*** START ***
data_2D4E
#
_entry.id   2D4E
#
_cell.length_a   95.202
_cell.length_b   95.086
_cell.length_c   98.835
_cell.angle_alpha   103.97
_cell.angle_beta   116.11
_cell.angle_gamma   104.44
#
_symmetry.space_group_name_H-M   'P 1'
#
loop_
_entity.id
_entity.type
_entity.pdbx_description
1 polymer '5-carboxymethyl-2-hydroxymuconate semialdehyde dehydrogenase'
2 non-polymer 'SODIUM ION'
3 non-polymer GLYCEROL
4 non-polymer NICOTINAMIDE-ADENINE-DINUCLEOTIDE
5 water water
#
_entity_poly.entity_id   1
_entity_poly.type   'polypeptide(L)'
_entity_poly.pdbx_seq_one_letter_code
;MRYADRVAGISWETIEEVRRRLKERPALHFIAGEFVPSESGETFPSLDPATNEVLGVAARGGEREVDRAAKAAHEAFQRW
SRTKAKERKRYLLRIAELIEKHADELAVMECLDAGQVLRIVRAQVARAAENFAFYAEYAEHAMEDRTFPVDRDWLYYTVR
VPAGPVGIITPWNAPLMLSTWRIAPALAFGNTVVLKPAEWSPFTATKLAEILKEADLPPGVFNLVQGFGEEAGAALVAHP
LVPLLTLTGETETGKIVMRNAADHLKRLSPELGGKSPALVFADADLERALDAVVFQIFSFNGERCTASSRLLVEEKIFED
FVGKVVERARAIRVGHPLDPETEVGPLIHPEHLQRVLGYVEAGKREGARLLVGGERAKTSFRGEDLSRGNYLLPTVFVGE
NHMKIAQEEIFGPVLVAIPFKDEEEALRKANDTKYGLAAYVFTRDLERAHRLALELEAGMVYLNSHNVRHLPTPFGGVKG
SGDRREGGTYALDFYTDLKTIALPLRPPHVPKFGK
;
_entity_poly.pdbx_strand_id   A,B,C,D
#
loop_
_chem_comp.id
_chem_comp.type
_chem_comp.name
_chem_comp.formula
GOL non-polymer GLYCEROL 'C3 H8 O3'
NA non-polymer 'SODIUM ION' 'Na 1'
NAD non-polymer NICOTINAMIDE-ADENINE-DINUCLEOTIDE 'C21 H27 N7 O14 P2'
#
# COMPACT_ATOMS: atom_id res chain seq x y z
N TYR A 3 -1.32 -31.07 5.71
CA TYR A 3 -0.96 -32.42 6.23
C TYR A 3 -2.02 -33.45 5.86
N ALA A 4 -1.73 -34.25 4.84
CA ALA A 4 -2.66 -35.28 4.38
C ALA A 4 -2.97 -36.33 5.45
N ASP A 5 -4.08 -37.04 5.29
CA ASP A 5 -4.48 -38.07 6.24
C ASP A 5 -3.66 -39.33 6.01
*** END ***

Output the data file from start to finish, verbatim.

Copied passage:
data_2D4E
#
_entry.id   2D4E
#
_cell.length_a   95.202
_cell.length_b   95.086
_cell.length_c   98.835
_cell.angle_alpha   103.97
_cell.angle_beta   116.11
_cell.angle_gamma   104.44
#
_symmetry.space_group_name_H-M   'P 1'
#
loop_
_entity.id
_entity.type
_entity.pdbx_description
1 polymer '5-carboxymethyl-2-hydroxymuconate semialdehyde dehydrogenase'
2 non-polymer 'SODIUM ION'
3 non-polymer GLYCEROL
4 non-polymer NICOTINAMIDE-ADENINE-DINUCLEOTIDE
5 water water
#
_entity_poly.entity_id   1
_entity_poly.type   'polypeptide(L)'
_entity_poly.pdbx_seq_one_letter_code
;MRYADRVAGISWETIEEVRRRLKERPALHFIAGEFVPSESGETFPSLDPATNEVLGVAARGGEREVDRAAKAAHEAFQRW
SRTKAKERKRYLLRIAELIEKHADELAVMECLDAGQVLRIVRAQVARAAENFAFYAEYAEHAMEDRTFPVDRDWLYYTVR
VPAGPVGIITPWNAPLMLSTWRIAPALAFGNTVVLKPAEWSPFTATKLAEILKEADLPPGVFNLVQGFGEEAGAALVAHP
LVPLLTLTGETETGKIVMRNAADHLKRLSPELGGKSPALVFADADLERALDAVVFQIFSFNGERCTASSRLLVEEKIFED
FVGKVVERARAIRVGHPLDPETEVGPLIHPEHLQRVLGYVEAGKREGARLLVGGERAKTSFRGEDLSRGNYLLPTVFVGE
NHMKIAQEEIFGPVLVAIPFKDEEEALRKANDTKYGLAAYVFTRDLERAHRLALELEAGMVYLNSHNVRHLPTPFGGVKG
SGDRREGGTYALDFYTDLKTIALPLRPPHVPKFGK
;
_entity_poly.pdbx_strand_id   A,B,C,D
#
loop_
_chem_comp.id
_chem_comp.type
_chem_comp.name
_chem_comp.formula
GOL non-polymer GLYCEROL 'C3 H8 O3'
NA non-polymer 'SODIUM ION' 'Na 1'
NAD non-polymer NICOTINAMIDE-ADENINE-DINUCLEOTIDE 'C21 H27 N7 O14 P2'
#
# COMPACT_ATOMS: atom_id res chain seq x y z
N TYR A 3 -1.32 -31.07 5.71
CA TYR A 3 -0.96 -32.42 6.23
C TYR A 3 -2.02 -33.45 5.86
N ALA A 4 -1.73 -34.25 4.84
CA ALA A 4 -2.66 -35.28 4.38
C ALA A 4 -2.97 -36.33 5.45
N ASP A 5 -4.08 -37.04 5.29
CA ASP A 5 -4.48 -38.07 6.24
C ASP A 5 -3.66 -39.33 6.01